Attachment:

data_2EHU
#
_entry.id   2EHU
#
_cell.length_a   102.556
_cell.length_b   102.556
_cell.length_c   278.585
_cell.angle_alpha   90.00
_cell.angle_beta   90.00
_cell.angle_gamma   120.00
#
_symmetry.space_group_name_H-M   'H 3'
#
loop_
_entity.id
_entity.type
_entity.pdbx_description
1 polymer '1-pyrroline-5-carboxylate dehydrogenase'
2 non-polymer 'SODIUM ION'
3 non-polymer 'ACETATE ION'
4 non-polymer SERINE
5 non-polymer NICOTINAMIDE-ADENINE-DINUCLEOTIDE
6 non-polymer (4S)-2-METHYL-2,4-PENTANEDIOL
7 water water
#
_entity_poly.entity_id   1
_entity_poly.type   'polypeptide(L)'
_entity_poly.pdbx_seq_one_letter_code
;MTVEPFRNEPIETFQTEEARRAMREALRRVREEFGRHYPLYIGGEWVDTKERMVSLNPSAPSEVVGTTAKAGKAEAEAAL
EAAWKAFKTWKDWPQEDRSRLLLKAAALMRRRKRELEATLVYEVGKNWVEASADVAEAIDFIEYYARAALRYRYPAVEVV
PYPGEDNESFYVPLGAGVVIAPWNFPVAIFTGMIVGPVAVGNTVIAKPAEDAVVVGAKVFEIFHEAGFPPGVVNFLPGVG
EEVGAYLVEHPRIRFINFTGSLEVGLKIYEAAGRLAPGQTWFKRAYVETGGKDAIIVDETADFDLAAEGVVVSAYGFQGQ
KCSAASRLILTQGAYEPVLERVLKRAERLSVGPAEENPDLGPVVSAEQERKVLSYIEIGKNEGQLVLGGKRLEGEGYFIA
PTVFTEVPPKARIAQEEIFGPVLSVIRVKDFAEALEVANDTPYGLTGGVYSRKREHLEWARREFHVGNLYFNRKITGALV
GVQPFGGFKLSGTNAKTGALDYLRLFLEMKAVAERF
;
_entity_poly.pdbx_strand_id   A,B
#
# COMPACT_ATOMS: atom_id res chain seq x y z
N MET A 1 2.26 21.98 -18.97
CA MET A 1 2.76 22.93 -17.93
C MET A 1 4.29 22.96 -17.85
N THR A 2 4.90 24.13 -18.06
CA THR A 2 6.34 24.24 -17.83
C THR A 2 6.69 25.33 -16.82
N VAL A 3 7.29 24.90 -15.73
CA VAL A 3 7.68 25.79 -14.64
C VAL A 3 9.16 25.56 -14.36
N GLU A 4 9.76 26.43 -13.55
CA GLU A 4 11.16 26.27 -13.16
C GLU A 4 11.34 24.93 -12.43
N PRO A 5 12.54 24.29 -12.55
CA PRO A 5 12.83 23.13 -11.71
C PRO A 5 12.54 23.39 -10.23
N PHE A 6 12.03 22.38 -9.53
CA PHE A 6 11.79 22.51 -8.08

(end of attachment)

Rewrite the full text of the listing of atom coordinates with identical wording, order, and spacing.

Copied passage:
data_2EHU
#
_entry.id   2EHU
#
_cell.length_a   102.556
_cell.length_b   102.556
_cell.length_c   278.585
_cell.angle_alpha   90.00
_cell.angle_beta   90.00
_cell.angle_gamma   120.00
#
_symmetry.space_group_name_H-M   'H 3'
#
loop_
_entity.id
_entity.type
_entity.pdbx_description
1 polymer '1-pyrroline-5-carboxylate dehydrogenase'
2 non-polymer 'SODIUM ION'
3 non-polymer 'ACETATE ION'
4 non-polymer SERINE
5 non-polymer NICOTINAMIDE-ADENINE-DINUCLEOTIDE
6 non-polymer (4S)-2-METHYL-2,4-PENTANEDIOL
7 water water
#
_entity_poly.entity_id   1
_entity_poly.type   'polypeptide(L)'
_entity_poly.pdbx_seq_one_letter_code
;MTVEPFRNEPIETFQTEEARRAMREALRRVREEFGRHYPLYIGGEWVDTKERMVSLNPSAPSEVVGTTAKAGKAEAEAAL
EAAWKAFKTWKDWPQEDRSRLLLKAAALMRRRKRELEATLVYEVGKNWVEASADVAEAIDFIEYYARAALRYRYPAVEVV
PYPGEDNESFYVPLGAGVVIAPWNFPVAIFTGMIVGPVAVGNTVIAKPAEDAVVVGAKVFEIFHEAGFPPGVVNFLPGVG
EEVGAYLVEHPRIRFINFTGSLEVGLKIYEAAGRLAPGQTWFKRAYVETGGKDAIIVDETADFDLAAEGVVVSAYGFQGQ
KCSAASRLILTQGAYEPVLERVLKRAERLSVGPAEENPDLGPVVSAEQERKVLSYIEIGKNEGQLVLGGKRLEGEGYFIA
PTVFTEVPPKARIAQEEIFGPVLSVIRVKDFAEALEVANDTPYGLTGGVYSRKREHLEWARREFHVGNLYFNRKITGALV
GVQPFGGFKLSGTNAKTGALDYLRLFLEMKAVAERF
;
_entity_poly.pdbx_strand_id   A,B
#
# COMPACT_ATOMS: atom_id res chain seq x y z
N MET A 1 2.26 21.98 -18.97
CA MET A 1 2.76 22.93 -17.93
C MET A 1 4.29 22.96 -17.85
N THR A 2 4.90 24.13 -18.06
CA THR A 2 6.34 24.24 -17.83
C THR A 2 6.69 25.33 -16.82
N VAL A 3 7.29 24.90 -15.73
CA VAL A 3 7.68 25.79 -14.64
C VAL A 3 9.16 25.56 -14.36
N GLU A 4 9.76 26.43 -13.55
CA GLU A 4 11.16 26.27 -13.16
C GLU A 4 11.34 24.93 -12.43
N PRO A 5 12.54 24.29 -12.55
CA PRO A 5 12.83 23.13 -11.71
C PRO A 5 12.54 23.39 -10.23
N PHE A 6 12.03 22.38 -9.53
CA PHE A 6 11.79 22.51 -8.08